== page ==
1914

It happened this week in 1914

Nov. 14 - 20: Compiled by Dave Humphrey from the archived newspapers at the Cranbrook History Centre and Archives

November 14 – 20: Compiled by Dave Humphrey from the archived newspapers held at the Cranbrook History Centre and Archives

1914

Fernie news … A stabbing affray occurred in the Russian quarter of the city on Sunday afternoon, when Joe Mulicki is alleged during a brawl to have drawn a knife and slashed a fellow countryman in the head. The wound was not serious and the victim will recover in a few days. Mulicki was arrested and was remanded for eight days.

Passed on … Word was received in the city on Thursday evening that Bert White, an old-timer of Fernie, had been found dead near Gateway, B. C., where he had been living lately. The deceased was well known in the city as a hockey player.

Soup kitchen … The Salvation Army has been, serving an average of twelve men a day with soup, through the aid of the Sunshine Society, but the work is now being done by the city authorities.

Break-ins … Several C. P. R. cars were broken into this week by a lot of hoboes or bums that had brushed in from the outside. These came into the city and Chief of Police Adams got busy and gave them until noon Friday to get out. This worked out to be about six hours’ notice to shift.

There have been several cases of pilfering of cars and it has generally been traced to these roving tribes of never-works and orders to “get out” are about the best policy to pursue. If interned in the local lock-up they would only be a charge on the city and cause the police force endless trouble.

Severely wounded … George Can, late of the 11th Hussars now in the Yorkshire Light Infantry, who left Cranbrook some time ago for the front is reported very seriously wounded. His wife, who resides in Sirdar, arrived in town last Thursday.

Percolator cheap … The Cranbrook Electric Light Co. is demonstrating a new coffee percolator, which boils water in eight minutes. The new percolator is cheap and uses less juice than other makes and gets the results in less time.

Awarded $25,000 damages against C.P.R. … David J. Black, formerly station master at Cranbrook, British Columbia, was awarded twenty-five thousand dollars damages against the Canadian Pacific Railway company. Black was suspected of a shortage of some three hundred dollars and at the trial in Cranbrook was proven innocent. He sued the company for fifty thousand dollars, but was awarded half that amount.

Refuse beggars … Residents of the city of Cranbrook are asked by Chief of Police Adams not to feed men who come begging at the doors, as the city will feed all those who apply for meals at regular meal hours. Just direct any man asking for something to eat to appear at the city police station at meal time and he will be provided for.

107th regiment … The 107th regiment paraded to the Edison theatre last evening for their regular weekly lecture. Mr. J. Fingal Smith, of the local government staff was the speaker Mr. Smith dealt in detail with the causes which led to the present monster war, pointing out to the men how England had tried in every conceivable way to avert the struggle.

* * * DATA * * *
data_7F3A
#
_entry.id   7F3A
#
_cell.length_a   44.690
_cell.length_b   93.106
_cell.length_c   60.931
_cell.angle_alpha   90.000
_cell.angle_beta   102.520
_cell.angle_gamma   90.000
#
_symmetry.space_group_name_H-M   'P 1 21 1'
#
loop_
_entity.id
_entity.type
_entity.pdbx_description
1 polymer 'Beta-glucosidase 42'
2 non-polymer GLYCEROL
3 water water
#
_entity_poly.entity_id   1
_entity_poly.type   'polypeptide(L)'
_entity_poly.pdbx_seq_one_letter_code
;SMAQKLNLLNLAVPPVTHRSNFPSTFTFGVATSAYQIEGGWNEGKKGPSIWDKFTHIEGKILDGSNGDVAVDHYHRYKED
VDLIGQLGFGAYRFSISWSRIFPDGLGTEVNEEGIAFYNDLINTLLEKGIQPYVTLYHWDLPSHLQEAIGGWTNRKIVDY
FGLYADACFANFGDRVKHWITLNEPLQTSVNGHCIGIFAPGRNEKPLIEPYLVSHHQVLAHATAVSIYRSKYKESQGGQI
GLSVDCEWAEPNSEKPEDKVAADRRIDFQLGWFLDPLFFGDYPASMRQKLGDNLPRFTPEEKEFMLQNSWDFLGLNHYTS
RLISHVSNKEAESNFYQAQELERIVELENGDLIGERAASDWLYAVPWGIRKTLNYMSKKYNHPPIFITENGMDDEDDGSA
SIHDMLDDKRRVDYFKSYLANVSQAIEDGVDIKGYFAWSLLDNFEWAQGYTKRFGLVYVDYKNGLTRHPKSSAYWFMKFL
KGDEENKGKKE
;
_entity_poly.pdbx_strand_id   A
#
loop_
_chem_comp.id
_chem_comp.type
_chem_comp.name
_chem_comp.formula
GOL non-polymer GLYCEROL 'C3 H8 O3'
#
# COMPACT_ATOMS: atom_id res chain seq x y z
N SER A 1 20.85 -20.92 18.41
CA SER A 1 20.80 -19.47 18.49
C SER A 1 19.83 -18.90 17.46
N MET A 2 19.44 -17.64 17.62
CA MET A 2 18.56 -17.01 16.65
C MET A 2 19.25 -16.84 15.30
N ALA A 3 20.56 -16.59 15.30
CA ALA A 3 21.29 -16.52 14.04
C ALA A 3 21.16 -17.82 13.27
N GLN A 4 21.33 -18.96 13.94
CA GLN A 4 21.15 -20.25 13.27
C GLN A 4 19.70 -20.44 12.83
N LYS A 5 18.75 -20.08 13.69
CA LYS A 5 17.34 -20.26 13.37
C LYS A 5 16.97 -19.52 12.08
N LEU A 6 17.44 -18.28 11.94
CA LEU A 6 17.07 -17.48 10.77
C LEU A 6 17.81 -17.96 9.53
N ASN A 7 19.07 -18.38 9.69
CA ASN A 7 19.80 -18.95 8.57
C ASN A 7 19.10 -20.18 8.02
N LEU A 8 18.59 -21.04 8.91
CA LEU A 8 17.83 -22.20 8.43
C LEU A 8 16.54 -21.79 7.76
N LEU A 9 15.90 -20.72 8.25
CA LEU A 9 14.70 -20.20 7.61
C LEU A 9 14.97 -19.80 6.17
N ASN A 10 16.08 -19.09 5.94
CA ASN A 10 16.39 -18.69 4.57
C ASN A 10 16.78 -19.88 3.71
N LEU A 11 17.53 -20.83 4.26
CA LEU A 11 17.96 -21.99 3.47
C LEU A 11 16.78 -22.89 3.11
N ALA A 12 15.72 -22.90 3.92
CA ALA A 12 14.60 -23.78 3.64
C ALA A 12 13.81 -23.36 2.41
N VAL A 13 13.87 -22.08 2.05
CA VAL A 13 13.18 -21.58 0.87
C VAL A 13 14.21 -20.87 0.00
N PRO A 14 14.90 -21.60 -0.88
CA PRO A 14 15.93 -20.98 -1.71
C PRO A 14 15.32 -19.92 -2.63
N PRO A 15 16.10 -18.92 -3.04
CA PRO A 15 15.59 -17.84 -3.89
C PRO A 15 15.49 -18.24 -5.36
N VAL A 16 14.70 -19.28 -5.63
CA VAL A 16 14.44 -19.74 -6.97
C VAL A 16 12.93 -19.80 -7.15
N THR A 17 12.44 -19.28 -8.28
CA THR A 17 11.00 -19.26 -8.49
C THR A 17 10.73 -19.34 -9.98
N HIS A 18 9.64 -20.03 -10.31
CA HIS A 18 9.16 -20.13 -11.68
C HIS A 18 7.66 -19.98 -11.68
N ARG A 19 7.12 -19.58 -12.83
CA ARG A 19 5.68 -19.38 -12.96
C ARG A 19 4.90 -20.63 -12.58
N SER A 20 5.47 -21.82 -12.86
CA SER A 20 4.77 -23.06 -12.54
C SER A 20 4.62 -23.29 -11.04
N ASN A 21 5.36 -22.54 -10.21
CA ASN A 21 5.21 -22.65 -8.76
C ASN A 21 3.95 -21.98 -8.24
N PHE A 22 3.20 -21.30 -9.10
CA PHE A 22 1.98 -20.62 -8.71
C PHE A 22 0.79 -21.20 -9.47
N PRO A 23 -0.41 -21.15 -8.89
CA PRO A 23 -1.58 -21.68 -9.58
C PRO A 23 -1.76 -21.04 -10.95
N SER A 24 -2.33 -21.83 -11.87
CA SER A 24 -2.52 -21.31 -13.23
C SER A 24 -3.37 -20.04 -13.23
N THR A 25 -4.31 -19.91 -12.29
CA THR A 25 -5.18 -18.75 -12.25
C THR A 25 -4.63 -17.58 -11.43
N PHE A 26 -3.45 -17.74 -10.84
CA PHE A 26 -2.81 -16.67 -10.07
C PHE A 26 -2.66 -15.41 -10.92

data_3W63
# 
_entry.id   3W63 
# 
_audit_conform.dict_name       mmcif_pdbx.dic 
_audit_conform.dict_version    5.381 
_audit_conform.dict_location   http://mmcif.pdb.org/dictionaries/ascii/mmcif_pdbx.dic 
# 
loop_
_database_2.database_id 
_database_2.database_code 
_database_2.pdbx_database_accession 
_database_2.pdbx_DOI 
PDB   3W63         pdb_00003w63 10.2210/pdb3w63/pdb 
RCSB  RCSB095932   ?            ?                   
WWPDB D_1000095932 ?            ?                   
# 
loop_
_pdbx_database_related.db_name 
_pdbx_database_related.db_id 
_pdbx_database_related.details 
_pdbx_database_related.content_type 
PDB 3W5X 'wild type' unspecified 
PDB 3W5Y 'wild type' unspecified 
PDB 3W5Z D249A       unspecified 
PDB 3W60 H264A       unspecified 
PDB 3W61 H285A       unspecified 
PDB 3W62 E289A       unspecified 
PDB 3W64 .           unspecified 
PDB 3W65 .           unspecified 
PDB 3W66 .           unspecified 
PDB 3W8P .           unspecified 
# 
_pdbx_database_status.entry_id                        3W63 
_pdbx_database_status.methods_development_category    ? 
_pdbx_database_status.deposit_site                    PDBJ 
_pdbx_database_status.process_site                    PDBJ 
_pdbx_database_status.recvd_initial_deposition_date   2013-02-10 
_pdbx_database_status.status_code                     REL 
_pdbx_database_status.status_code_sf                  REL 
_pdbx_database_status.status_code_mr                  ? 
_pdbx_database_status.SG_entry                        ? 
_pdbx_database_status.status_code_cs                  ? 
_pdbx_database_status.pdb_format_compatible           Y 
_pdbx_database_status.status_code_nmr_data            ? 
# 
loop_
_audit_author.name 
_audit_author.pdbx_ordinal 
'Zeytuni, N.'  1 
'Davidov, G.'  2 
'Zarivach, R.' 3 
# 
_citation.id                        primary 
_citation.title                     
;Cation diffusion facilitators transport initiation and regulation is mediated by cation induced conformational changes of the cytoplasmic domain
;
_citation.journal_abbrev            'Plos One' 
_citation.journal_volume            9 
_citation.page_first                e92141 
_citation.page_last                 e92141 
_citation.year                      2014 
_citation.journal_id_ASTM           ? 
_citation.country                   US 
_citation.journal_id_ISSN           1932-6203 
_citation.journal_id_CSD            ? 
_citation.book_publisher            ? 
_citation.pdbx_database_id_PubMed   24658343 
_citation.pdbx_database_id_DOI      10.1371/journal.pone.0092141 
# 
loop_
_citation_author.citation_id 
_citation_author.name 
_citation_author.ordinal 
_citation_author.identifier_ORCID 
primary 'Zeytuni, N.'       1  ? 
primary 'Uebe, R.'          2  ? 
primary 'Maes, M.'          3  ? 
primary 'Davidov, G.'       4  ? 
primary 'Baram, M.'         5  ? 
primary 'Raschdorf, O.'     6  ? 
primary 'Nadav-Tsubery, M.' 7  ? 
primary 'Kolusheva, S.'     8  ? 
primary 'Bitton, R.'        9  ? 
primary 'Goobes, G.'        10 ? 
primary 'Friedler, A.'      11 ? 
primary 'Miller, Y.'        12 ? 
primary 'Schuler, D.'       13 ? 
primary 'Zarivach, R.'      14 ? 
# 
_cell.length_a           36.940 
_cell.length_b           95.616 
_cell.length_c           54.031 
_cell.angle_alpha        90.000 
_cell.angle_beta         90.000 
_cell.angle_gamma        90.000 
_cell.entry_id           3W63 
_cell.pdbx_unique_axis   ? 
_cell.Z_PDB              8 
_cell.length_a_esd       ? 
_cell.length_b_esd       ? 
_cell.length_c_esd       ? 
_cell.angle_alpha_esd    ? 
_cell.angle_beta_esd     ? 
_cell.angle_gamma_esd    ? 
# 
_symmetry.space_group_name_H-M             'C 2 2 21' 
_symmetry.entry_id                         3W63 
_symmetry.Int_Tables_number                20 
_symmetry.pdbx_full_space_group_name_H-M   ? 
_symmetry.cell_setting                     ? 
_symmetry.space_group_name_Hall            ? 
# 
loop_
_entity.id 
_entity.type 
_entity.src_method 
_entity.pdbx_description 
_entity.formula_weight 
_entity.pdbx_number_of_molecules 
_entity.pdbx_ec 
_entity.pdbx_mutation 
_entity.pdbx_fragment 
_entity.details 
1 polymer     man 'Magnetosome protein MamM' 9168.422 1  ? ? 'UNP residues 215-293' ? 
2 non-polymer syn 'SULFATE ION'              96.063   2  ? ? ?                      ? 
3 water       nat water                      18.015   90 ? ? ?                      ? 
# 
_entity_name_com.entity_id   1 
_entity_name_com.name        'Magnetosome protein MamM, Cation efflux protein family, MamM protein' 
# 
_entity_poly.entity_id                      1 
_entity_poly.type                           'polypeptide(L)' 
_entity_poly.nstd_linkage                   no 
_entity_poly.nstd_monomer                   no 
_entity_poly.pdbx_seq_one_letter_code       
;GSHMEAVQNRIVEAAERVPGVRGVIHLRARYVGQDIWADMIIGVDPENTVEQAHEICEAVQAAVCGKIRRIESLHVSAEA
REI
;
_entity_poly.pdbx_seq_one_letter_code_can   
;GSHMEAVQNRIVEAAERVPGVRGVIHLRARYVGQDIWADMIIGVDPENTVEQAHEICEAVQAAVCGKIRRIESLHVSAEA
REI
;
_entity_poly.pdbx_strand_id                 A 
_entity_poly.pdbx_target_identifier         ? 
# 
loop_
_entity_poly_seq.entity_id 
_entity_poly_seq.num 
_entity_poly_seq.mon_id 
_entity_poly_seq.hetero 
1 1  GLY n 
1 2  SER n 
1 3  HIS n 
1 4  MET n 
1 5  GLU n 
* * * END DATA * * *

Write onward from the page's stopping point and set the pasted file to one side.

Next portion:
Concentration camp … It is suggested that Cranbrook is well adapted for a concentration camp for the internment of prisoners of war. The ports of entry Kingsgate, Gateway, Rykerts, Waneta and other ports are constantly rejecting German and other enemies of the Empire from Canada.

The concentration camp at Vernon is reported, at full to overflowing. Cranbrook is near centre and has all the facilities for taking care of the enemies of the Empire in the way of vacant agricultural buildings well fenced, with volunteer guards, composed of old veterans who have seen service and ready to act. If only food is provided by the authorities, and further by anxious recruits who are ready for training in the rudiments of warfare.

Fire! … The city was in a state of excitement when it became known that the restricted district was on fire. The people rushed to the scene, among them many women who would not have dared to have ventured at any other time but took the opportunity to satisfy their curiosity—and so did some of the men for the matter of that. The damage was confined to four houses; a fifth was in considerable danger for a time but by the united efforts of willing hands the fire was kept under control and eventually burnt itself out.

Closing of restricted district … At a meeting of the Police Commission held on Thursday, November 10th, the following resolution was passed and instructions issued to the Chief of Police to give the occupants of the restricted district notice and to see that the order of the Commission is properly carried out. The resolution reads: “That notice be given to the occupants of the houses in the restricted district that they must quit their premises on or before November 30th, 1914.”

Fort Steele news … At Fort Steele on Monday before R. L. T. Galbraith, J.P., the following were convicted under the Game Act: Robert Davis, fined $25 and costs for selling big game during close season for the sale of game. Robert Davis, fined $25 and costs for exposing deer for sale without the head. James Queen was fined $50 for selling big game during close sale season. Julius Queen was fined $50 for selling big game during close season. The season for the sale of deer closed on the 15th of last month.